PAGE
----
SCOTTSDALE, Ariz. -- Orioles owner Peter Angelos met with baseball commissioner Bud Selig for the first time in nearly two months yesterday in the continuing attempt to agree on how to financially protect his team from competition from the Washington Nationals.
As Major League Baseball begins the process of selling the Nationals, the two have tentatively scheduled another meeting for next week in Milwaukee.
Angelos has been negotiating with MLB, primarily with chief operating officer Bob DuPuy, since September. The sides reportedly have agreed on a number of issues, including MLB guaranteeing that the franchise's value won't slip below $365 million, and that its locally derived annual revenue won't fall below about $130 million.
The creation of a regional sports network that would televise the games of the Orioles and Nationals is also part of the discussions. It would be difficult for a prospective buyer of the Nationals to figure out how much he wanted to pay without knowing how much revenue he would get from broadcast rights.
On Wednesday, DuPuy said the groups interested in buying the Nationals would be invited to New York to inspect the team's financial documents beginning next week. He said he hopes the team can be sold by Opening Day, but the All-Star break in July is probably a more realistic goal.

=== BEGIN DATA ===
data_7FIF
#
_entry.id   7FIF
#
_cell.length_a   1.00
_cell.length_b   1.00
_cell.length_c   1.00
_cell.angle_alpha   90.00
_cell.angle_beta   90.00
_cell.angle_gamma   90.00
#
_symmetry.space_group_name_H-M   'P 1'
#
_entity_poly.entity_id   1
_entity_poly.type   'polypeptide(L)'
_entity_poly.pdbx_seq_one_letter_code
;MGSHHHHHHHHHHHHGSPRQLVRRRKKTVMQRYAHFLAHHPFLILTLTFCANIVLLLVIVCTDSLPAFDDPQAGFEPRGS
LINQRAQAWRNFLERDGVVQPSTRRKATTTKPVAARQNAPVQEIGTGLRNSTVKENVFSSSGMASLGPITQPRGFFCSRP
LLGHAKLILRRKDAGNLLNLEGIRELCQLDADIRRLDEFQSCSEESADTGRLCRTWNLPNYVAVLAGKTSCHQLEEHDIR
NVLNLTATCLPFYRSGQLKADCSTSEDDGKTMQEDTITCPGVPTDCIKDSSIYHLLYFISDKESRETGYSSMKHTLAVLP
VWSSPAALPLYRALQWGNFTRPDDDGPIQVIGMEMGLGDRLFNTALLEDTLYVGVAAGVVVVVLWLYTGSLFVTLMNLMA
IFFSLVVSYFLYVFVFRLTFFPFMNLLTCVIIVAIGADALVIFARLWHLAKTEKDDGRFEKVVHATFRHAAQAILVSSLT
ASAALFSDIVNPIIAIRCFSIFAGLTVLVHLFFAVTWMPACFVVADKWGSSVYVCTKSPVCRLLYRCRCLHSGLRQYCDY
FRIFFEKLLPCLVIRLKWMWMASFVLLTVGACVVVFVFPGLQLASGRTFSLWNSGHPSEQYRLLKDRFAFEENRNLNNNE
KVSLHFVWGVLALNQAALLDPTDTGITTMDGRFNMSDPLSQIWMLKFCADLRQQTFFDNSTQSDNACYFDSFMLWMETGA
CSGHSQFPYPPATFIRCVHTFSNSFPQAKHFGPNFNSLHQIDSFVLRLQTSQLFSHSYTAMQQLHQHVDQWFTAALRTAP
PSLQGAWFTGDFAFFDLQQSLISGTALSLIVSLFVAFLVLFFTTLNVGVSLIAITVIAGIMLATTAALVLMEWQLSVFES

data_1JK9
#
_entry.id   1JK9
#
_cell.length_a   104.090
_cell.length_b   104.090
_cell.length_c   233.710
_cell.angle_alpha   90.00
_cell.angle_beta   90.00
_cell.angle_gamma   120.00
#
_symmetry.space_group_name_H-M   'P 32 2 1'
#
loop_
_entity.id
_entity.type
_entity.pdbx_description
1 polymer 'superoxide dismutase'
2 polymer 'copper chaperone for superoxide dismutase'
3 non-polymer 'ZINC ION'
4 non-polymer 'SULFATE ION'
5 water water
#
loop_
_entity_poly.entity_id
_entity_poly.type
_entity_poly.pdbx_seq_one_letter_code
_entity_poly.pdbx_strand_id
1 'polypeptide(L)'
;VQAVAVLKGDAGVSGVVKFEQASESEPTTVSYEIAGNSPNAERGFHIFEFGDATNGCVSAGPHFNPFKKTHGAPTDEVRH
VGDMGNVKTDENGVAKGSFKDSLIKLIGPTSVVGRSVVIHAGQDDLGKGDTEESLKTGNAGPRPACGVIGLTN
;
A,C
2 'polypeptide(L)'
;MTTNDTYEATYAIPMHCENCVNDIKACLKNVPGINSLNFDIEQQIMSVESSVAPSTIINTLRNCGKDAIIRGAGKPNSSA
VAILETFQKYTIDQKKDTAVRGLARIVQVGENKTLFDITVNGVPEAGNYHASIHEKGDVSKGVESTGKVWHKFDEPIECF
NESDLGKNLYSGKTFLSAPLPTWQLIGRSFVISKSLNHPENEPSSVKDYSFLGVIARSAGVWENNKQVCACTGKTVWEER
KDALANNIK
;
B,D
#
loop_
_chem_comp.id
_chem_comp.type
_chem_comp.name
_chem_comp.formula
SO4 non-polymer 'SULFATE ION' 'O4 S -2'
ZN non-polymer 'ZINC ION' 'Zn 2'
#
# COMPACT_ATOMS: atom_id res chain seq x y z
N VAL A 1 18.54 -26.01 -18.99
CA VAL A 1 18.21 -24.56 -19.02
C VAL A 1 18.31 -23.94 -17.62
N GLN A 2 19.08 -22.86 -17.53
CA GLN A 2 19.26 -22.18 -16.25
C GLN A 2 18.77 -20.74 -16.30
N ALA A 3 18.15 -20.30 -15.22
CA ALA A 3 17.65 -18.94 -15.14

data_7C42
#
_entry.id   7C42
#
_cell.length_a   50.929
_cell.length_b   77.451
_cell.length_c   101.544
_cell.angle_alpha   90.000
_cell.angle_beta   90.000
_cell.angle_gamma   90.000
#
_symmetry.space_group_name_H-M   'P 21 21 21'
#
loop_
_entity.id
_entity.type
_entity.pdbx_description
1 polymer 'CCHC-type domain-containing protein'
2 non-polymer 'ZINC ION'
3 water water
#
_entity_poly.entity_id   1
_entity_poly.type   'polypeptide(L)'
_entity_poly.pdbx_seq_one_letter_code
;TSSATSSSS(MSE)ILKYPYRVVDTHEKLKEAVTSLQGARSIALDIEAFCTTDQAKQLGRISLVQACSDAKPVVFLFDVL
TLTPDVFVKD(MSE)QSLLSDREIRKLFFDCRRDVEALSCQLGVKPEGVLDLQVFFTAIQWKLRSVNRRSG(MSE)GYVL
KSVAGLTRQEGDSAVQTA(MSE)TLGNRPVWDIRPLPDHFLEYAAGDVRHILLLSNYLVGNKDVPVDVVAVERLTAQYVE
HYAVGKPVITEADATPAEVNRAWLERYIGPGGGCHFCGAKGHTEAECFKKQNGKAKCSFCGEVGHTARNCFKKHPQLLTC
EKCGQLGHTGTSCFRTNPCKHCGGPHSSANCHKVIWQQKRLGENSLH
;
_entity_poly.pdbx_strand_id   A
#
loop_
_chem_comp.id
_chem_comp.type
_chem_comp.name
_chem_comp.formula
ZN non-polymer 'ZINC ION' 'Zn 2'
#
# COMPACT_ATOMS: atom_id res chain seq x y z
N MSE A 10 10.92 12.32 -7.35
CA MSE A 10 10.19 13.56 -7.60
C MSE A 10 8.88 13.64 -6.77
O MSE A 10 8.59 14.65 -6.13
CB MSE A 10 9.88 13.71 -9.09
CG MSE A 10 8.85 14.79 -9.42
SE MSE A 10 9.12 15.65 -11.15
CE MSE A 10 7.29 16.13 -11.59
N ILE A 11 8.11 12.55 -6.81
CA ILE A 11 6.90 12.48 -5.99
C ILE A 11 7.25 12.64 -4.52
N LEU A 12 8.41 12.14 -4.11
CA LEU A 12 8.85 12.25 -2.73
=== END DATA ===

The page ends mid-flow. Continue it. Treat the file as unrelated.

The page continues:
Selig's increased involvement in the process signals an urgency to get the deal done. He last sat in on discussions at a Nov. 18 owners meeting. Before that, Angelos traveled to Selig's Milwaukee office on Oct. 5.
"It was worth my time," said Selig, who along with DuPuy, spent about 90 minutes with Angelos, Orioles president Joe Foss, and the team's general counsel, H. Russell Smouse. "It was very constructive."
Another sticking point in the discussions, according to major league sources, has been how long the financial protections would last. MLB originally offered to make the deal good only for as long Angelos owned the Orioles. But Angelos has targeted an undisclosed term, perhaps 15 or 20 years.
After yesterday's negotiations, which came after Selig announced baseball's sweeping new drug-testing policy, Angelos said he had "nothing to report."
"We had a very cordial meeting," he said. "And it was constructive -- hopefully."
NOTE: The owners approved the $223 million sale of the Milwaukee Brewers to Los Angeles investor Mark Attanasio. The sale ends the ownership tenure of Selig and his family, who have controlled the team since it moved to Milwaukee from Seattle in 1970. After being named commissioner in 1998, Selig put his 28 percent share of the Brewers in a voting trust and his daughter, Wendy Selig-Prieb, ran the club.